I am pleased to announce that my book: “The Education and Deconstruction of Mr. Bloomberg, How the Mayor’s Education and Real Estate Development Policies Affected New Yorkers 2002-2009 Inclusive” is available through the following online channels: http://www.amazon.com/s/ref=nb_sb_noss_1?url=search-alias%3Dstripbooks&field-keywords=the+education+and+deconstruction+of+mr+bloomberg http://booksamillion.com/search?id=5606815363948&query=the+education+and+deconstruction+of+mr+bloomberg&where=book_title&search.x=48&search.y=14 https://www.alibris.com/booksearch?keyword=the+education+and+deconstruction+of+mr+bloomberg&mtype=B&hs.x=26&hs.y=13 http://www.fishpond.co.nz/c/Books/q/the+education+and+deconstruction+of+mr+bloomberg?rid=1694205135 http://www.thenile.com.au/books/Sally-A-Friedman/The-Education-and-Deconstruction-of-Mr-Bloomberg/9781450099035/ http://www.shopireland.ie/books/search/the%20education%20and%20deconstruction%20of%20mr%20bloomberg/ http://www.wantitall.co.za/Books/THE-EDUCATION-AND-DECONSTRUCTION-OF-MR-BLOOMBERG__1450099033 http://www.ebooknetworking.net/books_detail-1450099033.html http://www.bookdepository.com/search?searchTerm=the+education+and+deconstruction+of+mr+bloomberg&search=Find+book http://www.uread.com/book/education-deconstruction-mr-bloomberg-sally/9781450099035 https://play.google.com/store/search?q=the+education+and+deconstruction+of+mr.+bloomberg http://www.booktopia.com.au/search.ep?keywords=the+education+and+deconstruction+of+mr+bloomberg&productType=917504 http://www.betterworldbooks.com/the-education-and-deconstruction-of-mr-bloomberg-H0.aspx?SearchTerm=the+education+and+deconstruction+of+mr+bloomberg http://www.northtownbooks.com/search/apachesolr_search/the%20education%20and%20deconstruction%20of%20mr%20bloomberg http://www.tatteredcover.com/book/9781450099028 http://www.textbookx.com/book/The-Education-and-Deconstruction-of-Mr-Bloomberg/9781450099028/ http://www.commongoodbooks.com/book/9781450099028 http://www.chegg.com/textbooks/the-education-and-deconstruction-of-mr-bloomberg-1st-edition-9781450099028-1450099025 http://www.bol.com/nl/p/the-education-and-deconstruction-of-mr-bloomberg/1001004011058757/ http://www.regulatorbookshop.com/book/9781450099028 http://www.wildrumpusbooks.com/search/site/Sally%20a%20friedman http://www.kinokuniya.co.jp/f/dsg-02-9781450099035 http://www.angusrobertson.com.au/books/the-education-and-deconstruction-of-mr-bloomberg-sally-a-friedman/p/9781450099028I am pleased to announce that my book: “The Education and Deconstruction of Mr. Bloomberg, How the Mayor’s Education and Real Estate Development Policies Affected New Yorkers 2002-2009 Inclusive” is available through the following online channels: http://www.amazon.com/s/ref=nb_sb_noss_1?url=search-alias%3Dstripbooks&field-keywords=the+education+and+deconstruction+of+mr+bloomberg http://booksamillion.com/search?id=5606815363948&query=the+education+and+deconstruction+of+mr+bloomberg&where=book_title&search.x=48&search.y=14 https://www.alibris.com/booksearch?keyword=the+education+and+deconstruction+of+mr+bloomberg&mtype=B&hs.x=26&hs.y=13 http://www.fishpond.co.nz/c/Books/q/the+education+and+deconstruction+of+mr+bloomberg?rid=1694205135 http://www.thenile.com.au/books/Sally-A-Friedman/The-Education-and-Deconstruction-of-Mr-Bloomberg/9781450099035/ http://www.shopireland.ie/books/search/the%20education%20and%20deconstruction%20of%20mr%20bloomberg/ http://www.wantitall.co.za/Books/THE-EDUCATION-AND-DECONSTRUCTION-OF-MR-BLOOMBERG__1450099033 http://www.ebooknetworking.net/books_detail-1450099033.html http://www.bookdepository.com/search?searchTerm=the+education+and+deconstruction+of+mr+bloomberg&search=Find+book http://www.uread.com/book/education-deconstruction-mr-bloomberg-sally/9781450099035 https://play.google.com/store/search?q=the+education+and+deconstruction+of+mr.+bloomberg http://www.booktopia.com.au/search.ep?keywords=the+education+and+deconstruction+of+mr+bloomberg&productType=917504 http://www.betterworldbooks.com/the-education-and-deconstruction-of-mr-bloomberg-H0.aspx?SearchTerm=the+education+and+deconstruction+of+mr+bloomberg http://www.northtownbooks.com/search/apachesolr_search/the%20education%20and%20deconstruction%20of%20mr%20bloomberg http://www.tatteredcover.com/book/9781450099028 http://www.textbookx.com/book/The-Education-and-Deconstruction-of-Mr-Bloomberg/9781450099028/ http://www.commongoodbooks.com/book/9781450099028 http://www.chegg.com/textbooks/the-education-and-deconstruction-of-mr-bloomberg-1st-edition-9781450099028-1450099025 http://www.bol.com/nl/p/the-education-and-deconstruction-of-mr-bloomberg/1001004011058757/ http://www.regulatorbookshop.com/book/9781450099028 http://www.wildrumpusbooks.com/search/site/Sally%20a%20friedman http://www.kinokuniya.co.jp/f/dsg-02-9781450099035 http://www.angusrobertson.com.au/books/the-education-and-deconstruction-of-mr-bloomberg-sally-a-friedman/p/9781450099028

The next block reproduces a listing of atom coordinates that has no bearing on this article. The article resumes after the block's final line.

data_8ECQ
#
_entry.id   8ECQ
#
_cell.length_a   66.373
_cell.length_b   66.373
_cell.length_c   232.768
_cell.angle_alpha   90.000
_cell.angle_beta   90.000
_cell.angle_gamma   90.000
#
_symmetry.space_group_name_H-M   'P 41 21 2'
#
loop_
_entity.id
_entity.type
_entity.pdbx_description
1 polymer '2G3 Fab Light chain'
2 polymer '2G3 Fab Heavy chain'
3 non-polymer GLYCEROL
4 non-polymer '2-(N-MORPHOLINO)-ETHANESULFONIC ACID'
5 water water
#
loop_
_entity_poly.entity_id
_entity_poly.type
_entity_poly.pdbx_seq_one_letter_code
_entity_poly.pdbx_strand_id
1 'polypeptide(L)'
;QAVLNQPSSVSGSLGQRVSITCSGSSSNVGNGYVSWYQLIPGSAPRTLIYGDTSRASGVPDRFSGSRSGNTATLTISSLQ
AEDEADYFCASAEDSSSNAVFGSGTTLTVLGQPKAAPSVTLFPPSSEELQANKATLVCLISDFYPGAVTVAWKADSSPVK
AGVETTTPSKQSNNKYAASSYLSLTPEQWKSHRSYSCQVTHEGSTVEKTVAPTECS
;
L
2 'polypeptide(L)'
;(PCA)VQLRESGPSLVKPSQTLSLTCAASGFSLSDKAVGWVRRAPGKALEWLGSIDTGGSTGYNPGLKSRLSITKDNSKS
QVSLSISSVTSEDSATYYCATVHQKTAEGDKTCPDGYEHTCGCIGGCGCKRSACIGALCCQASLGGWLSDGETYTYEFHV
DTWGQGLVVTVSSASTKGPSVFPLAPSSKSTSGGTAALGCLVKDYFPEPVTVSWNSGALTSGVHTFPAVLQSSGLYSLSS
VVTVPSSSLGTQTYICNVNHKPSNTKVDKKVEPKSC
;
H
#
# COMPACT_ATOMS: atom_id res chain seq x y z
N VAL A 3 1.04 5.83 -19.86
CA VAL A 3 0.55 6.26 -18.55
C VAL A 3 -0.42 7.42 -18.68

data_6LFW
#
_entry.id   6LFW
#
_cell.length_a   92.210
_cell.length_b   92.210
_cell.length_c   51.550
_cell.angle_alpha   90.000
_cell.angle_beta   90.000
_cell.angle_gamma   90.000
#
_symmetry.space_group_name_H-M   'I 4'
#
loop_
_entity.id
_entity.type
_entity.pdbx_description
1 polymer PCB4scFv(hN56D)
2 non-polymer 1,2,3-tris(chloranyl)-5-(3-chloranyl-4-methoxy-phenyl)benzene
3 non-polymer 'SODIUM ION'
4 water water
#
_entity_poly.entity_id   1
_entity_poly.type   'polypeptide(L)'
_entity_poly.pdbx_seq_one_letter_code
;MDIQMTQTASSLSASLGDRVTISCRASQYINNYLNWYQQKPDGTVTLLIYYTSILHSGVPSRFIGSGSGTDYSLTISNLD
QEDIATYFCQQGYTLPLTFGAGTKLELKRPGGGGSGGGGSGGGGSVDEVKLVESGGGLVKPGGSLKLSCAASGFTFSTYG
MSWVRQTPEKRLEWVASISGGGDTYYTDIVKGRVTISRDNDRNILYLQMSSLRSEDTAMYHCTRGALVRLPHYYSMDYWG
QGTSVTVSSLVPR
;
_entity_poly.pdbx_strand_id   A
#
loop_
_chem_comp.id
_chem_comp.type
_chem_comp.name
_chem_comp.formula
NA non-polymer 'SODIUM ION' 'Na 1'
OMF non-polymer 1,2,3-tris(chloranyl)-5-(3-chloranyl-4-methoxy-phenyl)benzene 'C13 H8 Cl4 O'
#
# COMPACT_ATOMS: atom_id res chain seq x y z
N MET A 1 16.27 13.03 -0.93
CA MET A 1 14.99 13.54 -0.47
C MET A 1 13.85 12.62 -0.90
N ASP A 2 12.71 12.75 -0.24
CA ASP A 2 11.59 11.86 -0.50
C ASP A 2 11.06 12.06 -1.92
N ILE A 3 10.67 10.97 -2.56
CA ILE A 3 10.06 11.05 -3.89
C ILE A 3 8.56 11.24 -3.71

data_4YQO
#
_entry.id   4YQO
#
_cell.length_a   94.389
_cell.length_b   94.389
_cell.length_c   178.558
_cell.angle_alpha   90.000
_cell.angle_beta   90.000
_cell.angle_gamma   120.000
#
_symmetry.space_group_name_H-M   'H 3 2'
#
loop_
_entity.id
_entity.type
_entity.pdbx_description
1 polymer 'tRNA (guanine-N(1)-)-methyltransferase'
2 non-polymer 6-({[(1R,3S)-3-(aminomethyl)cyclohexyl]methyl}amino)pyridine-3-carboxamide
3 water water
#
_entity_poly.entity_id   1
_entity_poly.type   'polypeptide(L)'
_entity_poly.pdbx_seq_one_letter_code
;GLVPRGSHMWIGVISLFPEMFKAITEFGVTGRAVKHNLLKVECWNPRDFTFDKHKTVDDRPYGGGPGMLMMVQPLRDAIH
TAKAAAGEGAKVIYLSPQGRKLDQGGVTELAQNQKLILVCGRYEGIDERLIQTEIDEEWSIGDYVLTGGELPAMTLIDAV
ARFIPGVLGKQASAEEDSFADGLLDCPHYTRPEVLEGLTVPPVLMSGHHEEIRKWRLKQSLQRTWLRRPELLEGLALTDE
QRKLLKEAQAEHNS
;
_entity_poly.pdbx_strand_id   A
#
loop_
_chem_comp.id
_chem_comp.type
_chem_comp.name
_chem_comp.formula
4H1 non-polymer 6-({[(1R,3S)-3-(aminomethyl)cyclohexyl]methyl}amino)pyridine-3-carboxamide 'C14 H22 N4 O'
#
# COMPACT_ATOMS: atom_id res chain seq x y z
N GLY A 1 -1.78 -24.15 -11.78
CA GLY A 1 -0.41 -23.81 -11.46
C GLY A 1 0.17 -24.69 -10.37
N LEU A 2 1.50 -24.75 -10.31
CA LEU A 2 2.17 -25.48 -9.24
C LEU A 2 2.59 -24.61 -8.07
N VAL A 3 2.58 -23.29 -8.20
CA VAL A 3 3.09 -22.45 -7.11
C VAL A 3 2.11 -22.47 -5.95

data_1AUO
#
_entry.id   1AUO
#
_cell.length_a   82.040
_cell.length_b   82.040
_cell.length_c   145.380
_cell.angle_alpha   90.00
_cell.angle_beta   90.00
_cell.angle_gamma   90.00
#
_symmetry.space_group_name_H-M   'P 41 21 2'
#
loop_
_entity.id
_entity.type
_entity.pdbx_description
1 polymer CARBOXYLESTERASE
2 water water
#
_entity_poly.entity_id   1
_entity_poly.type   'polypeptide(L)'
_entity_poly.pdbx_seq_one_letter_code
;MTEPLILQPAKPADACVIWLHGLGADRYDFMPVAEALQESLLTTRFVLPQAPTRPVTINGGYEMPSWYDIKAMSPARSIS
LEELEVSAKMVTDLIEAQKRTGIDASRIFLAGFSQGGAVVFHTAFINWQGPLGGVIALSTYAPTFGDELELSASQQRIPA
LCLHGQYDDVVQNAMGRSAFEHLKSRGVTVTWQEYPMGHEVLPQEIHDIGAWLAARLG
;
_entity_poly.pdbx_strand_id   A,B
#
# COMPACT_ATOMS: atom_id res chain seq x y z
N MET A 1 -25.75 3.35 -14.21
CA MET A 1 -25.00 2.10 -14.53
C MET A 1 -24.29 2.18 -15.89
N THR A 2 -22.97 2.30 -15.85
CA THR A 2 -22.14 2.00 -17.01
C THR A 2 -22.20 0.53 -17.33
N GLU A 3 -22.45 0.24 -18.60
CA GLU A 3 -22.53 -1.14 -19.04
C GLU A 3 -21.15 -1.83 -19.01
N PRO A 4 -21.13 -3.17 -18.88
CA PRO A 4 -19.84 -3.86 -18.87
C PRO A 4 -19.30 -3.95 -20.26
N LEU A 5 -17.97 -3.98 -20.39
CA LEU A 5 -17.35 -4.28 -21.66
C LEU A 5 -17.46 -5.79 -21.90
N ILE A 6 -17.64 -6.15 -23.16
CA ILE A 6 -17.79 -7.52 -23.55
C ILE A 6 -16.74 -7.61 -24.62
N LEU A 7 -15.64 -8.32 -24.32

The Bonus Book of the Week is “Unlimited Partners, Our American Story” by Bob and Elizabeth Dole, published in 1996.